The smart home has an interface problem, and six undergrads from Duke think they’ve solved it with a Raspberry Pi and Apple’s U1 chip. They believe most of today’s methods for controlling smart devices — voice control, fiddly apps with multiple menus, motion sensors — are cumbersome and sometimes frustrating. What the smart home needs, they say, is an intuitive control interface and automations that fire off based on where you are in your home. Basically, one app to rule it all. And they’re not wrong.
Fluid One is their solution. A smart home app that leverages ultra-wideband technology in Apple’s iPhones, Fluid can control connected lighting, locks, cameras, thermostats, and more in two ways: a point-and-click control interface and location-based automations.
Just point your iPhone at a smart light bulb, and the correct controls automatically appear to brighten, dim, change color or turn the light on or off. Or, flick your phone up or down to control a device, no touch required. “It’s like the HomePod Mini / iPhone handoff but for any compatible device,” Tim Ho, one of the six co-founders of Fluid, tells The Verge.
The app can also work in the background to trigger smart home automations based on the location of your phone as you move around. For example, set the lights in a hallway to turn on as you walk through, and off as you leave. Or, have the TV turn on, the thermostat adjust, and the lights dim when you sit on your couch after 6PM.
If this sounds familiar, it’s probably because iOS developer Bastian Andelefski developed a prototype app to do exactly this last year. At the time, he said he needed someone to develop the hardware to make it work in your home. And that’s what the team behind Fluid is attempting to do, with Andelefksi on board as a technical advisor.
The system combines hardware — UWB enabled smart beacons and an optional smart hub — with an augmented-reality-powered app that leverages Apple’s ARKit framework to generate an AR map of your home and detect where your phone is and which smart device it’s likely pointing at. The system can make those guesses because those ultra-wideband beacons are mounted on your walls, and the phone can measure its distance to each. It’s essentially GPS for indoors, but with UWB beacons instead of satellites.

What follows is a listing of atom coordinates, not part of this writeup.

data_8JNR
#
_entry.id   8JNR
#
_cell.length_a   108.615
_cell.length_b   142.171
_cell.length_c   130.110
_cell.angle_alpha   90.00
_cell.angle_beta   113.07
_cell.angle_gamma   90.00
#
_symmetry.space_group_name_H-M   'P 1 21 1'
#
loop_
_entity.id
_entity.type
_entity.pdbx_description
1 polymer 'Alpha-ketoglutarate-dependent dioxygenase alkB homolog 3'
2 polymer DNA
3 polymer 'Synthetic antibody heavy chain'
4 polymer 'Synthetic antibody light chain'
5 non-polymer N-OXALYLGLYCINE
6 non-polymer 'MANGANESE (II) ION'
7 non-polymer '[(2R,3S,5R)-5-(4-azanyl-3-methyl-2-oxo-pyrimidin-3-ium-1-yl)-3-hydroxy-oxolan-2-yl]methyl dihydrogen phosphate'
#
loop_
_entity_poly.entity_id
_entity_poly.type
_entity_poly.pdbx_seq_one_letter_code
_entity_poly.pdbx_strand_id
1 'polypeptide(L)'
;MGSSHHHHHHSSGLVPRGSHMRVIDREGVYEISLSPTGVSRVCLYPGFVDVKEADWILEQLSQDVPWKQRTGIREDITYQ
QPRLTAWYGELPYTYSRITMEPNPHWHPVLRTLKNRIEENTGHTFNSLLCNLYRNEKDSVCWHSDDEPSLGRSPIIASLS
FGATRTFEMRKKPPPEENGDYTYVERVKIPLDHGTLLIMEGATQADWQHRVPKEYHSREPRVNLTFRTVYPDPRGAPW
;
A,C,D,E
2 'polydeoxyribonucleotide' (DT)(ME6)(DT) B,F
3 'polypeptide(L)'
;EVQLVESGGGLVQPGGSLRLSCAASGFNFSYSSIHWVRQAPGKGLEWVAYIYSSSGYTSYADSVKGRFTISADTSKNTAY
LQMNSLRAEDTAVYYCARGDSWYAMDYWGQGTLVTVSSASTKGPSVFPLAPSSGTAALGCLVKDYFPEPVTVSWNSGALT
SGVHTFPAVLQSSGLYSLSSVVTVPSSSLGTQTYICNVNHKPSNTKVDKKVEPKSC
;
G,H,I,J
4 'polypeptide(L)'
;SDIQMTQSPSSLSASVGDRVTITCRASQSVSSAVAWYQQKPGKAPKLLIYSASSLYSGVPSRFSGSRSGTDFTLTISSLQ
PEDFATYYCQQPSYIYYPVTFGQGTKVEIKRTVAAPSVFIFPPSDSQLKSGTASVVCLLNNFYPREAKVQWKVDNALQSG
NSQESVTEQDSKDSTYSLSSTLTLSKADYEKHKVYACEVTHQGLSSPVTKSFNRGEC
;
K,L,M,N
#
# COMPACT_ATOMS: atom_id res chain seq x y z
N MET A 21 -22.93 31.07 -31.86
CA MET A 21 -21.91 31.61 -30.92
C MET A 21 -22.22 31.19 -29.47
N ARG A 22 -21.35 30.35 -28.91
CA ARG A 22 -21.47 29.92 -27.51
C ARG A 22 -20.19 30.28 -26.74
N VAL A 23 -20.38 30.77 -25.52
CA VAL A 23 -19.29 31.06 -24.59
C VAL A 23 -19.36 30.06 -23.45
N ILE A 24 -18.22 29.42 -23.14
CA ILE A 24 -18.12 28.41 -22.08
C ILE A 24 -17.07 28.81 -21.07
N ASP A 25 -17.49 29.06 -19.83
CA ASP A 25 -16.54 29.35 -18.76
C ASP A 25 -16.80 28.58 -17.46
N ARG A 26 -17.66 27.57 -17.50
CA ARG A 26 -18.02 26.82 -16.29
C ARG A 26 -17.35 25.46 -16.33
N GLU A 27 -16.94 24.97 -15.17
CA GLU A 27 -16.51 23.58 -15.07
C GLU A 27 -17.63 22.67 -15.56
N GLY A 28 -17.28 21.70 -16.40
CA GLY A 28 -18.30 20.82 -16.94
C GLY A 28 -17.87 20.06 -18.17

When you first set up the system you go to each device you want to add, log its location in the app, and connect it to a beacon. Each beacon has an 18- to 20-foot range to encompass any devices in that space.
Fluid says this creates a context-aware space that uses your iPhone to control the devices, either automatically or on demand. As you enter or exit each range, different automations trigger based on time of day and other conditions, and different device controls appear on your iPhone based on what you are closest to. You can also use the app to control devices in other rooms, not just those nearby.
“Our system calculates the phone’s position in 3D space by simultaneously measuring its distance to multiple Smart Nodes on your room’s walls,” explains Fluid co-founder Rahul Prakash. “It then determines the orientation of the phone using the phone’s augmented reality engine (camera, compass, gyroscope and accelerometer). These measurements are compared against your preset smart device locations to infer what you are likely pointing at.”
Essentially turning your iPhone into a remote control, Fluid One replicates some of the functionality of the much-loved Logitech Harmony and over-priced Sevenhugs remotes. Now discontinued, these were physical remote controls for connected devices, including entertainment systems. Fluid One has an IR controller built into its hub hardware to help pick up where those other remotes left off. Incidentally, Sevenhugs was recently purchased by Qorov, a semiconductor company that manufactures UWB chips.